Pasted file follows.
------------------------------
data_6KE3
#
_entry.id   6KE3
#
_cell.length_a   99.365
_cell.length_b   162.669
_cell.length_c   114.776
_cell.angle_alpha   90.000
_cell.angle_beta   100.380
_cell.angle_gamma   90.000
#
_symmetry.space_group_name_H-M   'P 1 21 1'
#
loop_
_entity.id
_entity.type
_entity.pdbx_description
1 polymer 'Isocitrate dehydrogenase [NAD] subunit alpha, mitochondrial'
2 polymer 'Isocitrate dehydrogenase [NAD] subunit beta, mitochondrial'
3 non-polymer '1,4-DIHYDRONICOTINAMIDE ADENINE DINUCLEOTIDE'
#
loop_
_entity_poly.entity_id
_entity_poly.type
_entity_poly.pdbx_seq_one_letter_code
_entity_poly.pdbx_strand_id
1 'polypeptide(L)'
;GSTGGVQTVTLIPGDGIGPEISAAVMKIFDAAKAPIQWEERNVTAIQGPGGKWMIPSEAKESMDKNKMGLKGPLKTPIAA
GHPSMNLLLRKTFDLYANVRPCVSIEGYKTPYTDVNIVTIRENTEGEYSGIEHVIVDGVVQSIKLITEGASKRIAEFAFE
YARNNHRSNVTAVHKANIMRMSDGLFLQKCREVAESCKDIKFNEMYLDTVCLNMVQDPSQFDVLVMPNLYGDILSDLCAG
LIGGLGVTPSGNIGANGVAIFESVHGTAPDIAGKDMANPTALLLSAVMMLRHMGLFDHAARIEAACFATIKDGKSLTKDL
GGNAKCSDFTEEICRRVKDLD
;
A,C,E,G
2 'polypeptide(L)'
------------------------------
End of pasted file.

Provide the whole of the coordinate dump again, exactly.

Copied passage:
data_6KE3
#
_entry.id   6KE3
#
_cell.length_a   99.365
_cell.length_b   162.669
_cell.length_c   114.776
_cell.angle_alpha   90.000
_cell.angle_beta   100.380
_cell.angle_gamma   90.000
#
_symmetry.space_group_name_H-M   'P 1 21 1'
#
loop_
_entity.id
_entity.type
_entity.pdbx_description
1 polymer 'Isocitrate dehydrogenase [NAD] subunit alpha, mitochondrial'
2 polymer 'Isocitrate dehydrogenase [NAD] subunit beta, mitochondrial'
3 non-polymer '1,4-DIHYDRONICOTINAMIDE ADENINE DINUCLEOTIDE'
#
loop_
_entity_poly.entity_id
_entity_poly.type
_entity_poly.pdbx_seq_one_letter_code
_entity_poly.pdbx_strand_id
1 'polypeptide(L)'
;GSTGGVQTVTLIPGDGIGPEISAAVMKIFDAAKAPIQWEERNVTAIQGPGGKWMIPSEAKESMDKNKMGLKGPLKTPIAA
GHPSMNLLLRKTFDLYANVRPCVSIEGYKTPYTDVNIVTIRENTEGEYSGIEHVIVDGVVQSIKLITEGASKRIAEFAFE
YARNNHRSNVTAVHKANIMRMSDGLFLQKCREVAESCKDIKFNEMYLDTVCLNMVQDPSQFDVLVMPNLYGDILSDLCAG
LIGGLGVTPSGNIGANGVAIFESVHGTAPDIAGKDMANPTALLLSAVMMLRHMGLFDHAARIEAACFATIKDGKSLTKDL
GGNAKCSDFTEEICRRVKDLD
;
A,C,E,G
2 'polypeptide(L)'